Photo: Maggie Hoffman at Serious Eats
Do or Dine isn’t your typical restaurant. For one, chefs Justin Warner and George McNeese, both 27 years old, never worked in a restaurant kitchen before setting up shop in Bed-Stuy. More impressively, the restaurant’s unorthodox menu, including gyoza smothered in nacho toppings and tempura-battered deviled eggs, has received a big thumbs-up from the food media, including The New York Times and our very own Lauren Shockey. We talked with Justin Warner about the restaurant’s foie gras doughnut controversy, cooking without culinary experience, and why you can divide all food into nachos and sandwiches.
You guys were all working as waiters at the Modern before joining up to open Do or Die. How does that lack of a traditional cooking background affect your cooking style?
We don’t really know how to cook anything that traditional. We only know what we’ve done. We’ve worked in restaurants forever, so we’ve seen all kinds of food, but we’ve never really assembled it. I think that lets us be a little more creative. We just feel more free to do what we want. We don’t feel weighed down by tradition.
How did you learn to cook?
George and I just kind of hung around drunk and cooked whatever we wanted. If there was something we liked but couldn’t afford, we’d try to make it. We just kind of dick around, I guess, and ask the right people for the right advice.
How do you come up with new dishes?
We think of a joke first. We think of what sounds funny or creative or try to make a pun, and then we work backwards from there.
Like the nachos?
My partner George has a theory that all food either follows the rule of the sandwich, which is shit between two pieces of shit, or nachos, which is shit piled on top of shit. Well, we thought, “What would accomplish both?” So we took dumplings, which follows the sandwich rule, and then we piled stuff on top of it, with the ingredients on top just as vital as what’s underneath. So it is both sandwich and nacho. Does that make sense?
Indeed it does. How about the foie gras doughnuts? Did you expect the kind of conflict that arose over them?
Here’s the thing: I know foie gras is controversial, but I’ve worked in places where we’ve served that shit by the truckload. I worked in one of the most foie gras-heavy restaurants in New York and nobody came by and called us crazy or anything. So it was a bit of a surprise to me that activists would focus their efforts on what I considered to be a very small-time operation. I think it was just a result of the publicity we were getting; we were doing something novel that people were talking about. So we got notoriety for being novel and then notoriety for being cruel.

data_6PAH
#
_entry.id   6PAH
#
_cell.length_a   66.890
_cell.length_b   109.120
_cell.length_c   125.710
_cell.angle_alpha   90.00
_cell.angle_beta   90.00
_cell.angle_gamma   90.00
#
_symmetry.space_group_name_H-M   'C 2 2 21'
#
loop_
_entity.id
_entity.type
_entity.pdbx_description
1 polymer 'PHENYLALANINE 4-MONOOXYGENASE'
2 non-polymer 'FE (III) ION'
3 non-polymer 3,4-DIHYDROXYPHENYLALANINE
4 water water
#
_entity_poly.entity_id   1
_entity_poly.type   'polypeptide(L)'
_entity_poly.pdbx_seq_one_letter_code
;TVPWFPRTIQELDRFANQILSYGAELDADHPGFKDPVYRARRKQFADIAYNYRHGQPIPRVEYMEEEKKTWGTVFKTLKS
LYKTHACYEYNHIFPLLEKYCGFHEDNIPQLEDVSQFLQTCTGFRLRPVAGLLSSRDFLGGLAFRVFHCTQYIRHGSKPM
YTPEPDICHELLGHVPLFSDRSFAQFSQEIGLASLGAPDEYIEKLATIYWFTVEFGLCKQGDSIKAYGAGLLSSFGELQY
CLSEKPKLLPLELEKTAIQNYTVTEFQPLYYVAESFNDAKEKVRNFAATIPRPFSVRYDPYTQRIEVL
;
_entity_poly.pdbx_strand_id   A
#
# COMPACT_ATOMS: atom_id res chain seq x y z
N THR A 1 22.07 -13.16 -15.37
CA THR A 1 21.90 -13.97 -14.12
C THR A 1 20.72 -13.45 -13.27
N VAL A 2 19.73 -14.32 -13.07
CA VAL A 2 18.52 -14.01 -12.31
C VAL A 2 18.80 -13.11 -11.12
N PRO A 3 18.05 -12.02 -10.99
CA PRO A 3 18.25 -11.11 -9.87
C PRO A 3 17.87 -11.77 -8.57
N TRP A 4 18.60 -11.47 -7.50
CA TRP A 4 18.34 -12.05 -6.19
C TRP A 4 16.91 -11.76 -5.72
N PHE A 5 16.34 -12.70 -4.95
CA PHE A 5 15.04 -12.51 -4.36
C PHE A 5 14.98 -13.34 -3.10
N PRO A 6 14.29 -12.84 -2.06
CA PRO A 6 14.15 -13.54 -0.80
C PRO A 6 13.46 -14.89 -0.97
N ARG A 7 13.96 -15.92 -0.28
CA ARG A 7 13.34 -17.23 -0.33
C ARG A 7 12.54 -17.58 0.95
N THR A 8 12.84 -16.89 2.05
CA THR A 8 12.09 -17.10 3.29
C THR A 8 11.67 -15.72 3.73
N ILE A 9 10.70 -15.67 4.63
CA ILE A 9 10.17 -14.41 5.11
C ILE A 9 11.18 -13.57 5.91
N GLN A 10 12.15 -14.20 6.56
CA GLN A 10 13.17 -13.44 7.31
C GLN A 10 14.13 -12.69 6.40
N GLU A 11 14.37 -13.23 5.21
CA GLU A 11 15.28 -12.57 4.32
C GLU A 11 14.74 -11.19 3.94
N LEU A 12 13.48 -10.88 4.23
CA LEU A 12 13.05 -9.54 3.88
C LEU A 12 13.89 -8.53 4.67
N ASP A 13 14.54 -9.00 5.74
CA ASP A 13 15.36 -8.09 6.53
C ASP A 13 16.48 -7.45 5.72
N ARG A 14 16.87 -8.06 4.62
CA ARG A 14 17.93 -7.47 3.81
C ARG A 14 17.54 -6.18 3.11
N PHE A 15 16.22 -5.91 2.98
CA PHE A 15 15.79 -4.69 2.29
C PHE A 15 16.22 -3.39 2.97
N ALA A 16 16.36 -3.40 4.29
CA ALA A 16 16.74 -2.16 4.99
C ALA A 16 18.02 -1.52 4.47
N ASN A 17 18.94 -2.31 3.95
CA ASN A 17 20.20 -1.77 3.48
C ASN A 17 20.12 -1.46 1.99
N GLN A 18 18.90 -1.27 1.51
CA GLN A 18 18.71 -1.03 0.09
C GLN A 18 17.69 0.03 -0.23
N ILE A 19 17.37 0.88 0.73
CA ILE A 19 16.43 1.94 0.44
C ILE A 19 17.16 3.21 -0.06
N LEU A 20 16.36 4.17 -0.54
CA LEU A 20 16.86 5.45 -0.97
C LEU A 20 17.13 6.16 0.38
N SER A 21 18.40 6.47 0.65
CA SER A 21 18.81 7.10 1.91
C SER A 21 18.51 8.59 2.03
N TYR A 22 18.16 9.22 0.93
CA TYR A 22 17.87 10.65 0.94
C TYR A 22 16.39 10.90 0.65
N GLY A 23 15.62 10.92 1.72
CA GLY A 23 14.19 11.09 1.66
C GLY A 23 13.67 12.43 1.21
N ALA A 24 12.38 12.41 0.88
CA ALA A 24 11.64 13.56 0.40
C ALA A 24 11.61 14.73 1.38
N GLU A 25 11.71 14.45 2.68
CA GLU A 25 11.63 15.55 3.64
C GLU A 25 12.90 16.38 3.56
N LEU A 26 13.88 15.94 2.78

Are you keeping it on the menu?
Yeah, it’s not going anywhere. We get people coming here from Jersey for that shit. How often do you come up with new stuff?
We try to think of something new every week that we’ll put on the menu as a special. The problem we’ve encountered is that often when we put something on the menu, people will come back week after week for it, like the fish and chips or the nachos. It’s hard because our dishes are hard to find in our neighborhood, so people can’t really go anywhere else for them. We initially wanted to change our menu every day like Diner or something, but we just found that people would get pissed. It’s just fun that our first venture into the culinary world would get such a good response from people.
Why did you end up opening in Bed-Stuy?
Well, we all lived here and we were tired of eating shitty food. Not that we were the first ones here. SCRATCHbread was here before we were; also Sweet Revenge, which is now One Last Shag, and Black Swan. We were really just part of the trend, you know. We were just one of the first ones to get known off the block, partly because of things like our foie gras doughnut bullshit and the tricycle theft. We’re wacky, you know, it’s a nuthouse.
How does your restaurant fit into the broader Brooklyn food scene?
In Bed-Stuy, anything that isn’t Kennedy Fried Chicken is different or wild. I just thought it would be fun to offer something that’s low-cost and creative, where you felt like you were really having a new experience, instead of just serving a burger and fries with some fancy aioli or something on it and calling it “New American.” I just get tired eating salads with goat cheese after a while.
Check back in tomorrow, when Justin discusses how much brunch sucks and how they came up with their wacky décor.